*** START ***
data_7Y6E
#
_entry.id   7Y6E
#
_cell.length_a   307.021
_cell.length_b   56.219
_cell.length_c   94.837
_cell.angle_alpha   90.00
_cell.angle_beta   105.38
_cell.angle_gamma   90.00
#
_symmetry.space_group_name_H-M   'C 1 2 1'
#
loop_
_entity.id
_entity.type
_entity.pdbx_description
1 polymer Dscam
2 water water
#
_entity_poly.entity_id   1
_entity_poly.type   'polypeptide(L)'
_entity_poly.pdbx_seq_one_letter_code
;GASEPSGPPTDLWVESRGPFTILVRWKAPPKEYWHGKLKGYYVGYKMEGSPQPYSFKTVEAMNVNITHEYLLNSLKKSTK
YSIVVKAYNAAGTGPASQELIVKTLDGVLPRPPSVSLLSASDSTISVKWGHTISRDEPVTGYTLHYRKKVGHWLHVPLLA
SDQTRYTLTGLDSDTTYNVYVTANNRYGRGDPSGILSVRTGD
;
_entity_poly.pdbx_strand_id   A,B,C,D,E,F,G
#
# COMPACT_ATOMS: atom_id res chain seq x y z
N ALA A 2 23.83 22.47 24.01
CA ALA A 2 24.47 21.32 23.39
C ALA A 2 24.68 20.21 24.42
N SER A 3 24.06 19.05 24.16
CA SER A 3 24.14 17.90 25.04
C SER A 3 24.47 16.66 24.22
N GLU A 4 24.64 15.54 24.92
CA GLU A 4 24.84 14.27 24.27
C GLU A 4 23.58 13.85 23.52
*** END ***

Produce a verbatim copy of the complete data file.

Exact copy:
data_7Y6E
#
_entry.id   7Y6E
#
_cell.length_a   307.021
_cell.length_b   56.219
_cell.length_c   94.837
_cell.angle_alpha   90.00
_cell.angle_beta   105.38
_cell.angle_gamma   90.00
#
_symmetry.space_group_name_H-M   'C 1 2 1'
#
loop_
_entity.id
_entity.type
_entity.pdbx_description
1 polymer Dscam
2 water water
#
_entity_poly.entity_id   1
_entity_poly.type   'polypeptide(L)'
_entity_poly.pdbx_seq_one_letter_code
;GASEPSGPPTDLWVESRGPFTILVRWKAPPKEYWHGKLKGYYVGYKMEGSPQPYSFKTVEAMNVNITHEYLLNSLKKSTK
YSIVVKAYNAAGTGPASQELIVKTLDGVLPRPPSVSLLSASDSTISVKWGHTISRDEPVTGYTLHYRKKVGHWLHVPLLA
SDQTRYTLTGLDSDTTYNVYVTANNRYGRGDPSGILSVRTGD
;
_entity_poly.pdbx_strand_id   A,B,C,D,E,F,G
#
# COMPACT_ATOMS: atom_id res chain seq x y z
N ALA A 2 23.83 22.47 24.01
CA ALA A 2 24.47 21.32 23.39
C ALA A 2 24.68 20.21 24.42
N SER A 3 24.06 19.05 24.16
CA SER A 3 24.14 17.90 25.04
C SER A 3 24.47 16.66 24.22
N GLU A 4 24.64 15.54 24.92
CA GLU A 4 24.84 14.27 24.27
C GLU A 4 23.58 13.85 23.52